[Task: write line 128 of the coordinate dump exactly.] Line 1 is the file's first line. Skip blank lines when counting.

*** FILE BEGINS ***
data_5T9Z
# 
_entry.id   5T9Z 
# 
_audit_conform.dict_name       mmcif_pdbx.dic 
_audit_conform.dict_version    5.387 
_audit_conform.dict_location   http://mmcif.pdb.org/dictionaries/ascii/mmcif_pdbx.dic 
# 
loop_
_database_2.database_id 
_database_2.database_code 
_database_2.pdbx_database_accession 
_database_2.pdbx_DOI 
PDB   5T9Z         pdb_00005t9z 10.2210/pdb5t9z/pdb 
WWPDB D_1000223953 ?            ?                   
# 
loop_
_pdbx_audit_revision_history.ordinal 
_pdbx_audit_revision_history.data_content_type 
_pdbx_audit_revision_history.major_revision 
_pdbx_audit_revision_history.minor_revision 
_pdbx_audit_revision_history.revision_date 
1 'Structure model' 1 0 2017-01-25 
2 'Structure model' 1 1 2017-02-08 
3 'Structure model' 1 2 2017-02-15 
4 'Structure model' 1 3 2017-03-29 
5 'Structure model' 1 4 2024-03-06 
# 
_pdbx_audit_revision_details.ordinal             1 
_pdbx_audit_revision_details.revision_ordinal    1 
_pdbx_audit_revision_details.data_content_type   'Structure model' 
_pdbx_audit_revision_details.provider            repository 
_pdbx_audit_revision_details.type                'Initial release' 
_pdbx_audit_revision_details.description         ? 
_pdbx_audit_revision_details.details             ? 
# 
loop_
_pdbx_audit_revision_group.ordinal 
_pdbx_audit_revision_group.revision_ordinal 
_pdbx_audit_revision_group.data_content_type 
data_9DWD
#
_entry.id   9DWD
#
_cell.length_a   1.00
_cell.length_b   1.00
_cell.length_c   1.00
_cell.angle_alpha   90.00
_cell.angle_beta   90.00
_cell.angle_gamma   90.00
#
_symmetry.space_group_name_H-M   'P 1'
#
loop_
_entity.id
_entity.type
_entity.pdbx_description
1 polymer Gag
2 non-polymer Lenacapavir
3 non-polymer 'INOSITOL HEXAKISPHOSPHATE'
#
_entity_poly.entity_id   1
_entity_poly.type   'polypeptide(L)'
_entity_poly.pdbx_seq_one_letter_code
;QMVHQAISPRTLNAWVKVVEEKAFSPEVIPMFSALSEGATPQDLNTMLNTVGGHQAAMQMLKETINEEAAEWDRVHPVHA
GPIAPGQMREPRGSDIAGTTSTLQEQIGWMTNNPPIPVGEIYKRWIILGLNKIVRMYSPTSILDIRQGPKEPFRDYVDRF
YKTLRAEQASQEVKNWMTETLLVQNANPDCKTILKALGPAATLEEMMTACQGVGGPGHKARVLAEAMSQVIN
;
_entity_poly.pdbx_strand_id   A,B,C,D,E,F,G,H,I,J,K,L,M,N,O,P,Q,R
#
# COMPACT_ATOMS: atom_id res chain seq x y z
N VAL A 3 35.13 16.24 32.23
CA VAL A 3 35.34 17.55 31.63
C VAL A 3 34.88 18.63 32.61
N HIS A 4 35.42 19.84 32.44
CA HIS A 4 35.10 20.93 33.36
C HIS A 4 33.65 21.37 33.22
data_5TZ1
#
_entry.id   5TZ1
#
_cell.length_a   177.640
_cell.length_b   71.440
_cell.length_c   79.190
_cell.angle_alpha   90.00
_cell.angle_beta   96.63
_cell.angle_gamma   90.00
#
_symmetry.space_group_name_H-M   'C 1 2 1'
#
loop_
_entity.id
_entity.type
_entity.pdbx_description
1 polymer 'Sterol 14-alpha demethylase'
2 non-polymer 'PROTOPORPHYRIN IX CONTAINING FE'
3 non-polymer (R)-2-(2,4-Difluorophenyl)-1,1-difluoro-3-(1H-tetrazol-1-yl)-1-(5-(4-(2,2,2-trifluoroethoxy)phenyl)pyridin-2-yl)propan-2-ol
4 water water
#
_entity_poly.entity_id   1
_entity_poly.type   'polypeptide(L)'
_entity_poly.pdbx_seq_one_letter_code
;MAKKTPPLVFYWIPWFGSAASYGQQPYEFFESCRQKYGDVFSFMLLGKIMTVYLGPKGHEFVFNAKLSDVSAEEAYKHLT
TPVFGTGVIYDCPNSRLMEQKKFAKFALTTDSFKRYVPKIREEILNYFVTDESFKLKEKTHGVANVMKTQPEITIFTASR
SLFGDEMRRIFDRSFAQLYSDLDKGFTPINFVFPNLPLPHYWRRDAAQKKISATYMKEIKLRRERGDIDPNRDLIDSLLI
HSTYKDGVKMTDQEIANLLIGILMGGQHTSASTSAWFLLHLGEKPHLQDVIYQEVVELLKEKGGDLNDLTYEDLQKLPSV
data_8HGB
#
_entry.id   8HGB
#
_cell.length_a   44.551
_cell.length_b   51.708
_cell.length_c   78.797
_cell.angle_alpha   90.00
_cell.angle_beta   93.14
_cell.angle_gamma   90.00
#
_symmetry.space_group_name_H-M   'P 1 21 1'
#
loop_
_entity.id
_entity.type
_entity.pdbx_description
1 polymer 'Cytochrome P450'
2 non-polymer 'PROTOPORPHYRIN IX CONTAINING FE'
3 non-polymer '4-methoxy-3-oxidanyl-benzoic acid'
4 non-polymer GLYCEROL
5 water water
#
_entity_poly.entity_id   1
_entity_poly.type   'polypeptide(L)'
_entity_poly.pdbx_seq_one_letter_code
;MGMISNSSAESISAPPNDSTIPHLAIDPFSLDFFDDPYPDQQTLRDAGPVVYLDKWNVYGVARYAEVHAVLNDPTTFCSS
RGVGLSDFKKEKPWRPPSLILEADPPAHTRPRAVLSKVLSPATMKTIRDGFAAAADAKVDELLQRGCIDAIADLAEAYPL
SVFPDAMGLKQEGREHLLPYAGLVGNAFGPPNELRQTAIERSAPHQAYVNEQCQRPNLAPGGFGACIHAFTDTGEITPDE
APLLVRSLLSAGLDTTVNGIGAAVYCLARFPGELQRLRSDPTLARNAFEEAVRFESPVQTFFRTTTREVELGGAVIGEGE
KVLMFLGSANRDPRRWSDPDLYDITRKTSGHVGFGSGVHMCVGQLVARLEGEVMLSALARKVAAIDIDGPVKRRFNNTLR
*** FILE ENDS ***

5 water water